Select Committee on Science and Technology Minutes of Evidence


Annex 1

USER'S BEST PRACTICES

  1. Use an Internet security solution that combines antivirus, firewall, intrusion detection, and vulnerability management for maximum protection against malicious code and other threats.

  2. Ensure that security patches are up-to-date and that they are applied to all vulnerable applications in a timely manner.

  3. Ensure that passwords are a mix of letters and numbers. Do not use dictionary words. Change passwords often.

  4. Never view, open or execute any email attachment unless the attachment is expected and the purpose of the attachment is known.

  5. Keep virus definitions updated regularly. By deploying the latest virus definitions, private users can protect their computers against the latest viruses known to be spreading "in the wild".

  6. Private users should routinely check to see if their PC or Macintosh system is vulnerable to threats.

  7. All computer users need to know how to recognise computer hoaxes and phishing scams. Hoaxes typically include a bogus email warning to "send this to everyone you know" and/or improper technical jargon that is intended to frighten or mislead users. Phishing scams are much more sophisticated. Often arriving in email, phishing scams appear to come from a legitimate organisation and entice users to enter credit card or other confidential information into forms on a Web site designed to look like that of the legitimate organisation. Computer users also need to consider who is sending the information and determine if the sender is a trustworthy, reliable source. The best course of action is to simply delete these types of emails.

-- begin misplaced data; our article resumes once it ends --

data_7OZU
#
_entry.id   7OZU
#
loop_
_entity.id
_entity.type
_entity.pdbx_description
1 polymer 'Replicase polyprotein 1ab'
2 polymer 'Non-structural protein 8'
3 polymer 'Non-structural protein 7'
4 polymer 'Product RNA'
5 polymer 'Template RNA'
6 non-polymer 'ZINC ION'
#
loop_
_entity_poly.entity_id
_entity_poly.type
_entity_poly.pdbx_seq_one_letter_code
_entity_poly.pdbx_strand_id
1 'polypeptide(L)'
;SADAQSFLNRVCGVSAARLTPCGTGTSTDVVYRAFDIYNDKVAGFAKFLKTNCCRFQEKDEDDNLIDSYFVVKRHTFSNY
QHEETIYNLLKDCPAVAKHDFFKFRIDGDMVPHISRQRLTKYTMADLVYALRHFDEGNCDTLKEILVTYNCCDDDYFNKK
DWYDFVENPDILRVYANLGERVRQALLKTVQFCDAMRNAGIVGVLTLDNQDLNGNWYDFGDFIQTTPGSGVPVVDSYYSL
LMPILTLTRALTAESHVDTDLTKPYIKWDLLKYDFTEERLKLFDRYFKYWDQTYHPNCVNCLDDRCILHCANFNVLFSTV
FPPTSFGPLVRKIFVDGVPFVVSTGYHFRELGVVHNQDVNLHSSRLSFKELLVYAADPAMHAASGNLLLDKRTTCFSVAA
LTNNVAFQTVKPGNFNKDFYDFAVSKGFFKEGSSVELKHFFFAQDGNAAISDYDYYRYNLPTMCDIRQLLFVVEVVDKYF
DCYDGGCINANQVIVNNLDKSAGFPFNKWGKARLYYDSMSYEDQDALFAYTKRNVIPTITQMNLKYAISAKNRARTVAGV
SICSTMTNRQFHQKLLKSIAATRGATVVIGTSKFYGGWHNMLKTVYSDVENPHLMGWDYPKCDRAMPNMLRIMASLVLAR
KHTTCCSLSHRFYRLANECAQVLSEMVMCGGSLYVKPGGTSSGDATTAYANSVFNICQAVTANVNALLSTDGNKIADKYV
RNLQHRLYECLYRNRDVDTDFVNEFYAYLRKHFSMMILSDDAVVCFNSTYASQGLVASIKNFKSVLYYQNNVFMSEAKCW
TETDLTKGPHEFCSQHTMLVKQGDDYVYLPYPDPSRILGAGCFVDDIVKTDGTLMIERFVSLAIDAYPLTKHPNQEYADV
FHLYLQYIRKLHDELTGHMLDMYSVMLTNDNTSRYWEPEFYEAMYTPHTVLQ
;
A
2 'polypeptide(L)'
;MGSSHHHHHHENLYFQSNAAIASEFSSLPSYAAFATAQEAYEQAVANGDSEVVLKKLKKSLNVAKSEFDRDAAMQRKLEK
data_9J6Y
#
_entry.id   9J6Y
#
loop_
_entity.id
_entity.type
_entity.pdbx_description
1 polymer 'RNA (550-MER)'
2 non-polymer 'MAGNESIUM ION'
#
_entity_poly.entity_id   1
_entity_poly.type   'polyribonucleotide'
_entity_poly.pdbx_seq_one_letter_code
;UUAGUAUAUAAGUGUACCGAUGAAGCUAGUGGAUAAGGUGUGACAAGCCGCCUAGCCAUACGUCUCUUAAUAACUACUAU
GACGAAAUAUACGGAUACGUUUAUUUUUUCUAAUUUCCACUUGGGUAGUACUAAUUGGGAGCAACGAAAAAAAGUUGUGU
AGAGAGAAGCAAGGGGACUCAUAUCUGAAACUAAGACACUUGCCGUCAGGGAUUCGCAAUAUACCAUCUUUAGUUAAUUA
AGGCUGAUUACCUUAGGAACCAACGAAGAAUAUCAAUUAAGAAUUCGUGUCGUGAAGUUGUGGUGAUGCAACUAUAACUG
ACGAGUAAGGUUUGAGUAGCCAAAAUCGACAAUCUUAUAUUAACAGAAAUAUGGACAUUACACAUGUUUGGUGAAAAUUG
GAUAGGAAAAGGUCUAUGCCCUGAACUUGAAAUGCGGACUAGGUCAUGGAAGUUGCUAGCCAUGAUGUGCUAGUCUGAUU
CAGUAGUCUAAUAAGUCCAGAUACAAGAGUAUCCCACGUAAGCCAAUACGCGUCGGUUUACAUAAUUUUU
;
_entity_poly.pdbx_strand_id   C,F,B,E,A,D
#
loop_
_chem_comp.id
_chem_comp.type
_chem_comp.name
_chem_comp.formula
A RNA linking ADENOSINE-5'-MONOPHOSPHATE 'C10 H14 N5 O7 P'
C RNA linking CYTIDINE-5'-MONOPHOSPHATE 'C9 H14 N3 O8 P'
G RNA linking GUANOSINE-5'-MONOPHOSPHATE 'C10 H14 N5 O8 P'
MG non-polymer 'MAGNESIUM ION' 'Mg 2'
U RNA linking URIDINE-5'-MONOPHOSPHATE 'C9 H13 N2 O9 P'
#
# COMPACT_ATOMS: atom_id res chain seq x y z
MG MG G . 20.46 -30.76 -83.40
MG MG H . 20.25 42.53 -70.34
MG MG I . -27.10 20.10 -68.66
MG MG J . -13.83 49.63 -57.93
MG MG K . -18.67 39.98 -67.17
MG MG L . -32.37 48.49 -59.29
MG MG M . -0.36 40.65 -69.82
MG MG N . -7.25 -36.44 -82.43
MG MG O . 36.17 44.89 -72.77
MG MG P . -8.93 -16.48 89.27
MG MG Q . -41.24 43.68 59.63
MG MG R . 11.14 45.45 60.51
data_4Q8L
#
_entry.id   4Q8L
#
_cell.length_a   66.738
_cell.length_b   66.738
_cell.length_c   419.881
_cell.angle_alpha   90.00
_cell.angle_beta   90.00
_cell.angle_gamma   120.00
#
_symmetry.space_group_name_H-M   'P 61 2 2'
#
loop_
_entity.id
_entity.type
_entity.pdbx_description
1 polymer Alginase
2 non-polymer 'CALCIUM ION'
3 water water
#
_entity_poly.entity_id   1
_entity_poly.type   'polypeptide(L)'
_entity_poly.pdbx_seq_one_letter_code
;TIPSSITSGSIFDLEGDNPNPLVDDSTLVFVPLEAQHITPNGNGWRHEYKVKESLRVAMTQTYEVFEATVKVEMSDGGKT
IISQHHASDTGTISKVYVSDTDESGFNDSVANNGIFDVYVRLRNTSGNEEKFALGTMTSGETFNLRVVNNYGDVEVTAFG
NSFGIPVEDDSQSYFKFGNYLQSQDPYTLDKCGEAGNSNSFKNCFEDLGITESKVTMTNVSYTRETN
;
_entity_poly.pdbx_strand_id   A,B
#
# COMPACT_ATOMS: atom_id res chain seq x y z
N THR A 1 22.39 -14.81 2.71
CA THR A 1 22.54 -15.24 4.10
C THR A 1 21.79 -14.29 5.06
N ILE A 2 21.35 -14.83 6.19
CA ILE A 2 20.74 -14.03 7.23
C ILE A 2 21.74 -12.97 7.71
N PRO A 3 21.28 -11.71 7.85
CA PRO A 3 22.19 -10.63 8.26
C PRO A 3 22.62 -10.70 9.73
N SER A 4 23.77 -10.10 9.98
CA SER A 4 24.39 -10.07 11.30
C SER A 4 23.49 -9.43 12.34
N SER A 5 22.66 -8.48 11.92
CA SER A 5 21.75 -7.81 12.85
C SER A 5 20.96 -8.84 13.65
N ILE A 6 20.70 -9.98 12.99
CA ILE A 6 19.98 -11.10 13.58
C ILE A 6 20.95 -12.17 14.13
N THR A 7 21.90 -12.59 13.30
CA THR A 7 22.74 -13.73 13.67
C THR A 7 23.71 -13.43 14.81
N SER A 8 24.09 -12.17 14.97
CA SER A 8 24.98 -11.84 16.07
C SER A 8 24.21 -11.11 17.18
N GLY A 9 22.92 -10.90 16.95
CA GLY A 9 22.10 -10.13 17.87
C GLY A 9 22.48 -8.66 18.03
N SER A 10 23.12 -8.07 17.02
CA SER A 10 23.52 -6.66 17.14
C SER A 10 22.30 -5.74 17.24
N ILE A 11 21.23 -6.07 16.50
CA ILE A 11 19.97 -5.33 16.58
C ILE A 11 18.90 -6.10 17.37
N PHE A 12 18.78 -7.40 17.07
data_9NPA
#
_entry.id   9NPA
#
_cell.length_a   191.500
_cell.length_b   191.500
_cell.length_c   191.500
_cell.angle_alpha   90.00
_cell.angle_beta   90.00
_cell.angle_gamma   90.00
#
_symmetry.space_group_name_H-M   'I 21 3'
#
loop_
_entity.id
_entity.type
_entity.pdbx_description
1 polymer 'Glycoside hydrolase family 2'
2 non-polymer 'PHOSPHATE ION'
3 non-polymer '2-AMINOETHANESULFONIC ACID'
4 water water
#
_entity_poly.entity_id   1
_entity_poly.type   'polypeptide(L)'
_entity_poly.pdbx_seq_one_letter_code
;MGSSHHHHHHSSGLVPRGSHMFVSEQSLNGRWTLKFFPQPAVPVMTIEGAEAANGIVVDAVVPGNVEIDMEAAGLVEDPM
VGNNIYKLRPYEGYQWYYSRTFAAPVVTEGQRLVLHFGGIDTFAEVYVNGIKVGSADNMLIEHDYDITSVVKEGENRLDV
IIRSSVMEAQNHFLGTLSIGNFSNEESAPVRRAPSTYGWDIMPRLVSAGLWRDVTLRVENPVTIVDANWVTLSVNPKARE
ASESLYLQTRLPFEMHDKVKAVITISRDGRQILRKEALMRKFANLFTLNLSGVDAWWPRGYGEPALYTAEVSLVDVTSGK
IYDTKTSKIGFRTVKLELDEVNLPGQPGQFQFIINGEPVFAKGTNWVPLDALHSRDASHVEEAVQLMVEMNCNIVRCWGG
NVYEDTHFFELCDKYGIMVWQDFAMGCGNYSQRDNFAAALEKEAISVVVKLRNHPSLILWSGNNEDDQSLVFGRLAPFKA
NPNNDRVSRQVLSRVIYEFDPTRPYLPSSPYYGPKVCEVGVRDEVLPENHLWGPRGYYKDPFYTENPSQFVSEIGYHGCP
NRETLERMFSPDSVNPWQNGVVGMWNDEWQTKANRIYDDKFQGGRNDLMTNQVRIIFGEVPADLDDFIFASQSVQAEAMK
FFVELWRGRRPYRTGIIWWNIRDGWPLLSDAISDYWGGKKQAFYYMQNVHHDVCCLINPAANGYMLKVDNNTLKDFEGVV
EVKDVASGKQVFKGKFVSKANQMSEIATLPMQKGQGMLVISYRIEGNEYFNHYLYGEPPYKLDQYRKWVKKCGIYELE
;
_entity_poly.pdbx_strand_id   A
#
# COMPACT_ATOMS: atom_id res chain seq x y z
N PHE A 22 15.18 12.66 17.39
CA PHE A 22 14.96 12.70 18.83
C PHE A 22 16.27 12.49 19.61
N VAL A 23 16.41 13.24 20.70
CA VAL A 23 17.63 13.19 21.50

8. Private users can get involved in fighting cybercrime by tracking and reporting intruders. With Symantec Security Check's tracing service, users can quickly identify the location of potential hackers and forward the information to the attacker's Internet service provider or local police.

  9. Be aware of the differences between adware and spyware. Adware is often used to gather data for marketing purposes and generally has a valid, benign purpose. Spyware, on the other hand, may be used for malicious purposes, such as identity theft.

  10. Both spyware and adware can be automatically installed on a computer along with file-sharing programs, free downloads, and freeware and shareware versions of software, or by clicking on links and/or attachments in e-mail messages, or via instant messaging clients. Therefore, users should be informed and selective about what they install on their computer.

  11. Don't just click those "Yes, I accept" buttons on end-user licensing agreements (EULAs). Some spyware and adware applications can be installed after an end user has accept the EULA, or as a consequence of that acceptance. Read EULAs carefully to examine what they mean in terms of privacy. The agreement should clearly explain what the product is doing and provide an uninstaller.

  12. Beware of programs that flash ads in the user interface. Many spyware programs track how users respond to these ads, and their presence is a red flag. When users see ads in a program's user interface, they may be looking at a piece of spyware.




 
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